Article

Lixisenatide, a novel GLP-1 receptor agonist for the treatment of type 2 diabetes mellitus.

Amager Hospital, Department of Internal Medicine, University of Copenhagen, Denmark.
IDrugs: the investigational drugs journal (Impact Factor: 2.33). 09/2009; 12(8):503-13.
Source: PubMed

ABSTRACT Lixisenatide, under development by sanofi-aventis, is a novel human glucagon-like peptide-1 receptor (GLP-1R) agonist for the treatment of type 2 diabetes mellitus (T2DM; non-insulin dependent diabetes). The structure of lixisenatide, based on exendin-4(1-39) modified C-terminally with six Lys residues, is able to withstand physiological degradation by dipeptidyl peptidase IV. In vitro, lixisenatide bound to human GLP-1R with a greater affinity than native human GLP-1 (7-36 amide). In various in vitro and in vivo models of T2DM, lixisenatide improved glycemic measures and demonstrated promising pancreatic beta-cell-preserving actions. In patients with T2DM, subcutaneously administered lixisenatide displayed linear pharmacokinetics. In two phase II clinical trials, lixisenatide improved glucose tolerance, resulted in weight loss and lowered HbA1C, thereby causing significantly more patients to achieve target HbA1C levels compared with placebo. Lixisenatide exhibited well-established GLP-1-related gastrointestinal side effects, with mild nausea occurring most frequently; a low frequency of hypoglycemia was also reported. The results of phase III trials are awaited for confirmation of the anticipated effects of lixisenatide on glycemic measures and weight; favorable results would place lixisenatide for consideration among other GLP-1R agonists in the treatment armamentarium for T2DM.

4 Bookmarks
 · 
366 Views
  • [Show abstract] [Hide abstract]
    ABSTRACT: Glucagon-like peptide 1 receptor (GLP-1R) agonists provide good glycemic control combined with low hypoglycemia risk and weight loss. Here, we summarize the recently published data for this therapy class, focusing on sustainability of action, use in combination with basal insulin, and the efficacy of longer acting agents currently in development. The safety profile of GLP-1R agonists is also examined. GLP-1R agonists provide sustained efficacy and their combination with basal insulin is well tolerated, providing additional glycemic control and weight benefits compared with basal insulin alone. Data suggest that the convenience of longer acting agents may be at the expense of efficacy. Despite the initial concerns, most evidence indicates that GLP-1R agonists do not increase the risk of pancreatitis or thyroid cancer. However, the extremely low incidence of these events means further investigations are required before a causal link can be eliminated. Large-scale clinical trials investigating the long-term cardiovascular safety of this therapy class are ongoing and may also provide important insights into pancreatic and thyroid safety. GLP-1R agonists offer sustained glycemic efficacy, weight loss benefits, and a low risk of hypoglycemia. The results of ongoing trials should help to clarify the safety of this therapy class.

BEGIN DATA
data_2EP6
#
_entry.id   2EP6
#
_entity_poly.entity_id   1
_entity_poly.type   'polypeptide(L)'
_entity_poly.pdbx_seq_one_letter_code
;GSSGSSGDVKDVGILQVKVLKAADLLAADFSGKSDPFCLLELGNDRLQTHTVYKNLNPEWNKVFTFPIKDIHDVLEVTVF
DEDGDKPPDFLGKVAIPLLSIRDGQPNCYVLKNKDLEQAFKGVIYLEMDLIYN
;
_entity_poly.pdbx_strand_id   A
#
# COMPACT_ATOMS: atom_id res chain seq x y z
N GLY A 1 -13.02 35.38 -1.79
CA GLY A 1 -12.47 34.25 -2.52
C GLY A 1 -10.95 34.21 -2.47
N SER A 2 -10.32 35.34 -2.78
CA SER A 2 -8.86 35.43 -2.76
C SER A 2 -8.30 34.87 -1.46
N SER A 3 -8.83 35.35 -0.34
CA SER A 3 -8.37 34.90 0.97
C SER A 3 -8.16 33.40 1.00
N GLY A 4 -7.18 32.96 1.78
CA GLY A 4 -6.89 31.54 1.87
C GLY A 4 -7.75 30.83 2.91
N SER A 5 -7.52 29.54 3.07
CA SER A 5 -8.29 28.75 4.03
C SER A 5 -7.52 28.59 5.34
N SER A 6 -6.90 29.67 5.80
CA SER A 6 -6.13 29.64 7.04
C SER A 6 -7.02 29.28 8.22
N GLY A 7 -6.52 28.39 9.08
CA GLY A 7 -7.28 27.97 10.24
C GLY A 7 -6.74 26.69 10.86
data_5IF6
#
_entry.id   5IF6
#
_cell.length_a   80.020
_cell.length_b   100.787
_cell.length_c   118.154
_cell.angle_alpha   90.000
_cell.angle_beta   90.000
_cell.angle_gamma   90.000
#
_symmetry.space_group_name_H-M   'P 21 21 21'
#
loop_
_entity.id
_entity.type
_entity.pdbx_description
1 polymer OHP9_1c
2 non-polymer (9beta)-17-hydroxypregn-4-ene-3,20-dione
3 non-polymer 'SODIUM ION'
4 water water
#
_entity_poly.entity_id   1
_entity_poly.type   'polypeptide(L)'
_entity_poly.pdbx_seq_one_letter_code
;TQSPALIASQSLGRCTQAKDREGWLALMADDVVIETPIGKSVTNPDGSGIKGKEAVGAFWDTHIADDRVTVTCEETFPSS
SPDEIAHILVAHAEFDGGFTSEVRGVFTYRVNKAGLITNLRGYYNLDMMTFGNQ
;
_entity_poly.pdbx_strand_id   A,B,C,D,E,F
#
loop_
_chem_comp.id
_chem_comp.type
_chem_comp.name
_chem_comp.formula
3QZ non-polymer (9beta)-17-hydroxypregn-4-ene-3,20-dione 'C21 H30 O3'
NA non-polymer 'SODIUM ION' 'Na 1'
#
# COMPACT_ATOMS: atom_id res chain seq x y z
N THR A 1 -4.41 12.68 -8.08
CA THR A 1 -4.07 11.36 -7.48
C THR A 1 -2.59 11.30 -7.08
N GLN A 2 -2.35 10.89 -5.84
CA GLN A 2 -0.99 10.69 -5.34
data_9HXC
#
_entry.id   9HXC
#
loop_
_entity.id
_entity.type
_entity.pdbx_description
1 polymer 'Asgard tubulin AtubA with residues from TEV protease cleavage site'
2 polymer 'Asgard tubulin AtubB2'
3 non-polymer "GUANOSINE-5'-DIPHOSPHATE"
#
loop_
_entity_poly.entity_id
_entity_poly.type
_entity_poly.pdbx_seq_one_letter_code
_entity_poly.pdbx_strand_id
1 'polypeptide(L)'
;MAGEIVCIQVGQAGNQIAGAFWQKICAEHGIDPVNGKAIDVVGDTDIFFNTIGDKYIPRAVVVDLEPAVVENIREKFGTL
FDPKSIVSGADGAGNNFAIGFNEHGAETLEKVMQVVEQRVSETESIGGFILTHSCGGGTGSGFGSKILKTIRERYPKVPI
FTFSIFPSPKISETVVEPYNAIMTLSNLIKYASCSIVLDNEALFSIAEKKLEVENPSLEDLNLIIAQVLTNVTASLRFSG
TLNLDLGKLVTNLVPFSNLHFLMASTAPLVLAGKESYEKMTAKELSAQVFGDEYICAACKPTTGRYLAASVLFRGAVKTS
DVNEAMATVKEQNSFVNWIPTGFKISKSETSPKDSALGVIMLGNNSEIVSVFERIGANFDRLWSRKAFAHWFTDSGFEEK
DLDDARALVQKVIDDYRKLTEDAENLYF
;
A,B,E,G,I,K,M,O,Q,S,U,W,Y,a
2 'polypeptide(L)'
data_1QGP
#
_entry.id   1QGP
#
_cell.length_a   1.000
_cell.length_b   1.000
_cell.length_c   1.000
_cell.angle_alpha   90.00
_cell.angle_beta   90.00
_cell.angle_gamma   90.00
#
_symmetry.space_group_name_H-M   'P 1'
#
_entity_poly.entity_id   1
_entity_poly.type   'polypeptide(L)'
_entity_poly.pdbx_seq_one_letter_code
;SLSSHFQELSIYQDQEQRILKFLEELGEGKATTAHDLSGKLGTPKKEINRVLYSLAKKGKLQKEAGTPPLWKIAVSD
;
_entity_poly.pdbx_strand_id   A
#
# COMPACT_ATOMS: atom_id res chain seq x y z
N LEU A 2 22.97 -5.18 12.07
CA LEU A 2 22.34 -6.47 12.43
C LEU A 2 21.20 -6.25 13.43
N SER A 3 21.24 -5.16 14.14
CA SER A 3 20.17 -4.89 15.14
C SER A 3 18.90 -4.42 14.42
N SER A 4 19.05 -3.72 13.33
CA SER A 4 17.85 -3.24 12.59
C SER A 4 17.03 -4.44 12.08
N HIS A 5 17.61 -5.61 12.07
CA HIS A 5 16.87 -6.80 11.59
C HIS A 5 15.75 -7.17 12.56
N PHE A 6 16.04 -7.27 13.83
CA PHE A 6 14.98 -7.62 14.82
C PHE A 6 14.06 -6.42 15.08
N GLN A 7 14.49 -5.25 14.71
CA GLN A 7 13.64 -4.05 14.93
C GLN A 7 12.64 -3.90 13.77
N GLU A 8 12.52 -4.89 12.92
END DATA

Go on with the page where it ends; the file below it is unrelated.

Current opinion in endocrinology, diabetes, and obesity 04/2013; 20(2):87-97. · 3.77 Impact Factor
  • [Show abstract] [Hide abstract]
    ABSTRACT: Type 2 diabetes mellitus (T2DM) is a complex, progressive disease affecting an estimated 257 million people worldwide. A number of unmet needs exist with traditional T2DM therapies, which can lead to insufficient glycaemic control and increased risk of diabetes-associated complications. An emerging class of diabetes therapeutics, the glucagon-like peptide-1 (GLP-1) receptor agonists, appear to address many of the unmet needs of patients with T2DM. This review summarises the recent findings and current clinical guidelines of the currently approved GLP-1 receptor agonists and explores the new GLP-1 receptor agonists in development. It also concentrates on the physiological basis for early use of GLP-1 receptor agonists, their use as an alternative to insulin therapy, the rationale for combining them with insulin and their cost-effectiveness.